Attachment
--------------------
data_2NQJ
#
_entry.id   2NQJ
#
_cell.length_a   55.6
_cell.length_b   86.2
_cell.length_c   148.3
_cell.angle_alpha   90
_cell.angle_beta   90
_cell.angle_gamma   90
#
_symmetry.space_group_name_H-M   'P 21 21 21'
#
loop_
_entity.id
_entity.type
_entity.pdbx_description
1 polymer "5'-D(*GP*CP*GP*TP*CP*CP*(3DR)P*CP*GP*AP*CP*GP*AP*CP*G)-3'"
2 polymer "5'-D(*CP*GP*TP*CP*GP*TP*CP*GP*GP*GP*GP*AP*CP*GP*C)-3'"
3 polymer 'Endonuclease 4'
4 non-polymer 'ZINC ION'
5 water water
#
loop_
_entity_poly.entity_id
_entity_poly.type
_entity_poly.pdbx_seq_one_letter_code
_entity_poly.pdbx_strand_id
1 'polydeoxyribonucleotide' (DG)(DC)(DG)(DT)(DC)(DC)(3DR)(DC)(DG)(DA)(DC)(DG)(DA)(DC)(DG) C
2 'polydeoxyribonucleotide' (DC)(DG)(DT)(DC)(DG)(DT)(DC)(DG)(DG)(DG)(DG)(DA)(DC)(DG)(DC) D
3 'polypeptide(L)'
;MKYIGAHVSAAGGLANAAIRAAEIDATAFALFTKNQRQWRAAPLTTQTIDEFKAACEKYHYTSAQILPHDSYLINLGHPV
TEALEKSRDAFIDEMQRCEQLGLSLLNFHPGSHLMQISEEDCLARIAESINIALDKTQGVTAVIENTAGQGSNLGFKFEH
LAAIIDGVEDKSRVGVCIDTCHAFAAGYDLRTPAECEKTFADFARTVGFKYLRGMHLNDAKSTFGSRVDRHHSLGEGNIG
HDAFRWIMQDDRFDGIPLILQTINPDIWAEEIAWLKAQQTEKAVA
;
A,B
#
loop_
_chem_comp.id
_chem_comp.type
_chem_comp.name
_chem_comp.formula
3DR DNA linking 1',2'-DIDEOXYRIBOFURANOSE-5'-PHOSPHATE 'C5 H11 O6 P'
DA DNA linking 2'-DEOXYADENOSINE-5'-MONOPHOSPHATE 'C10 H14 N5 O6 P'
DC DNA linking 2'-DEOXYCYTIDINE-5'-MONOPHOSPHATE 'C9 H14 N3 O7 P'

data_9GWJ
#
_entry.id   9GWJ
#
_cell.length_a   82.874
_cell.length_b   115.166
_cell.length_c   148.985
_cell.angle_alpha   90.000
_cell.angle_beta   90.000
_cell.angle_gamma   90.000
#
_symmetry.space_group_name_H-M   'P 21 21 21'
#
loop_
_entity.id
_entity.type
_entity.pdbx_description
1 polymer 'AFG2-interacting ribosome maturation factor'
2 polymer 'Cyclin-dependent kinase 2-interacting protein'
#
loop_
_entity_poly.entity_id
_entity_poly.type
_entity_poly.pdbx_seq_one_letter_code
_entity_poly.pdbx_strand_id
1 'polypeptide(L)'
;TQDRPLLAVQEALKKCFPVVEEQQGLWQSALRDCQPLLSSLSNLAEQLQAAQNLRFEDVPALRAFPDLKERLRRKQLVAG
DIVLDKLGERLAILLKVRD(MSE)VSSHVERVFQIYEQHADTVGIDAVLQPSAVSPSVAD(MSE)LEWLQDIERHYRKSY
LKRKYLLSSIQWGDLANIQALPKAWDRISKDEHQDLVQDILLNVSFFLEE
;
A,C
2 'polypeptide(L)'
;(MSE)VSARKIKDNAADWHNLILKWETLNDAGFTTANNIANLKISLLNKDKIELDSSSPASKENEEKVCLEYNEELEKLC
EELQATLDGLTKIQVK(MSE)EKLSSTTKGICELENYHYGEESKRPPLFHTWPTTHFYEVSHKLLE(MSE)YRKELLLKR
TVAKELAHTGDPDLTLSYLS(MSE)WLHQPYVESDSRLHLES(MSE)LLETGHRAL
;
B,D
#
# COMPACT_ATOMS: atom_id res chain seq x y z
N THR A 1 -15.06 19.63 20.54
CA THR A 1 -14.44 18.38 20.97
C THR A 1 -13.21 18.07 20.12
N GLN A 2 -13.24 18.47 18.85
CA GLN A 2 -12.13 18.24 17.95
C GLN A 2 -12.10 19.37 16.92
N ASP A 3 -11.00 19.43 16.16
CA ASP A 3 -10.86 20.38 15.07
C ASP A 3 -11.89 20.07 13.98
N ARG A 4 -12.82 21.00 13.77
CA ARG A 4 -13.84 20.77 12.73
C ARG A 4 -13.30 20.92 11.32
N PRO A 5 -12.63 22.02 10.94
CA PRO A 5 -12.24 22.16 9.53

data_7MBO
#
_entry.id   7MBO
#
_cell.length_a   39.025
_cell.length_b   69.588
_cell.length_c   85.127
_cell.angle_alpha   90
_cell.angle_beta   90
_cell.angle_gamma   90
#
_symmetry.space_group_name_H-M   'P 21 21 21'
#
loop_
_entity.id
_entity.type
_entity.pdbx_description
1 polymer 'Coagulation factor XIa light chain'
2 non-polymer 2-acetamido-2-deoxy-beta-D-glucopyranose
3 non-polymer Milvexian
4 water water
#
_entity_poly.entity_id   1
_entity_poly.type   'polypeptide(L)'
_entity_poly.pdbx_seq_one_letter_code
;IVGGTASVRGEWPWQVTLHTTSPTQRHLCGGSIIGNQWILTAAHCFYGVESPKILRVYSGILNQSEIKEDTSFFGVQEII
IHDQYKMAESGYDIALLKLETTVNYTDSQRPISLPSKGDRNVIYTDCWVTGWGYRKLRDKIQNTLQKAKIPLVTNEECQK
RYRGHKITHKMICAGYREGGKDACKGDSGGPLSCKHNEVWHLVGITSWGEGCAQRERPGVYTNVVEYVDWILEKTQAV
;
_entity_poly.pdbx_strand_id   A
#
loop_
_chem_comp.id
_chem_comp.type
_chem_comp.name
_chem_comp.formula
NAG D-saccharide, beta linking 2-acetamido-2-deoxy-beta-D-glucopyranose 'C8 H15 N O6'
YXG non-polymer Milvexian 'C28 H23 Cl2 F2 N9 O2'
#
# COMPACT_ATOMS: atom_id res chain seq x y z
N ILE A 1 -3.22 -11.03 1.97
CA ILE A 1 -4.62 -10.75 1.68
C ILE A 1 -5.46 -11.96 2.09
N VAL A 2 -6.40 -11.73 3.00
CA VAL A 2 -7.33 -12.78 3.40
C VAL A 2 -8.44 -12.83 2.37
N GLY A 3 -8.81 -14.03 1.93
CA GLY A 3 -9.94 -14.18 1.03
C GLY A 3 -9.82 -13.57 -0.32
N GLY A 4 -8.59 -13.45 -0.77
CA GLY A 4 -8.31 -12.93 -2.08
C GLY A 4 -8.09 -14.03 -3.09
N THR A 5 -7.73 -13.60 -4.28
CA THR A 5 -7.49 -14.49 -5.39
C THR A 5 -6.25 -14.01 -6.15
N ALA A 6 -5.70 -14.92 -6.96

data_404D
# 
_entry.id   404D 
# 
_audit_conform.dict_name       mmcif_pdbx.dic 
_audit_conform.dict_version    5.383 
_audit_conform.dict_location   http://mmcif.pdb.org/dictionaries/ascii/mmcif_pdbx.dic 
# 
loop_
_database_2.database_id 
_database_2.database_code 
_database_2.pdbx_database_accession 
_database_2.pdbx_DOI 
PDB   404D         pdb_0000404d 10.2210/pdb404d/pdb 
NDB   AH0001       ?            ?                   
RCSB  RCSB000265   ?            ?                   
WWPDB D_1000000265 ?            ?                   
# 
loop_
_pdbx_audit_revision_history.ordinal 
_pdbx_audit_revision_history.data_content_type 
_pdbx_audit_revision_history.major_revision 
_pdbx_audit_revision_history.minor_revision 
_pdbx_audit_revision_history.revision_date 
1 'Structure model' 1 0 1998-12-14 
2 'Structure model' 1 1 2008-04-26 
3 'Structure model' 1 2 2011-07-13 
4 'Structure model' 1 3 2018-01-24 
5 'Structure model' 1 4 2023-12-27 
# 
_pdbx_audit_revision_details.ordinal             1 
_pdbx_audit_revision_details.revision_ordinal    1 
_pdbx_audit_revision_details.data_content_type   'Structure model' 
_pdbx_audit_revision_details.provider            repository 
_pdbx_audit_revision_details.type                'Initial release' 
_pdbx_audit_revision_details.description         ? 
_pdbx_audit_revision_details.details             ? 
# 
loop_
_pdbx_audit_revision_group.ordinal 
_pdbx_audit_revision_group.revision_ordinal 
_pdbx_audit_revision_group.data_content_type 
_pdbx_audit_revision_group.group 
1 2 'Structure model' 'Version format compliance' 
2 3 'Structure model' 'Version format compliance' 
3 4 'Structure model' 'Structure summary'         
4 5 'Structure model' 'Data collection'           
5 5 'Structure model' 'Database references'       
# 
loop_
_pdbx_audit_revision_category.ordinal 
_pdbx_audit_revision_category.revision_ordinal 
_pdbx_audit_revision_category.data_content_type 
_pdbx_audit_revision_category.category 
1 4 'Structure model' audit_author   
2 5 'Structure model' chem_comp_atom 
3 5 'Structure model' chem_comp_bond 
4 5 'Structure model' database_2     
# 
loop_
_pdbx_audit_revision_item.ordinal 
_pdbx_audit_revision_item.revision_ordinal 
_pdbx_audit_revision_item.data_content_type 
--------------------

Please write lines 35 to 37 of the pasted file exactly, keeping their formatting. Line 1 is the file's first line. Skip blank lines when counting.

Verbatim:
HDAFRWIMQDDRFDGIPLILQTINPDIWAEEIAWLKAQQTEKAVA
;
A,B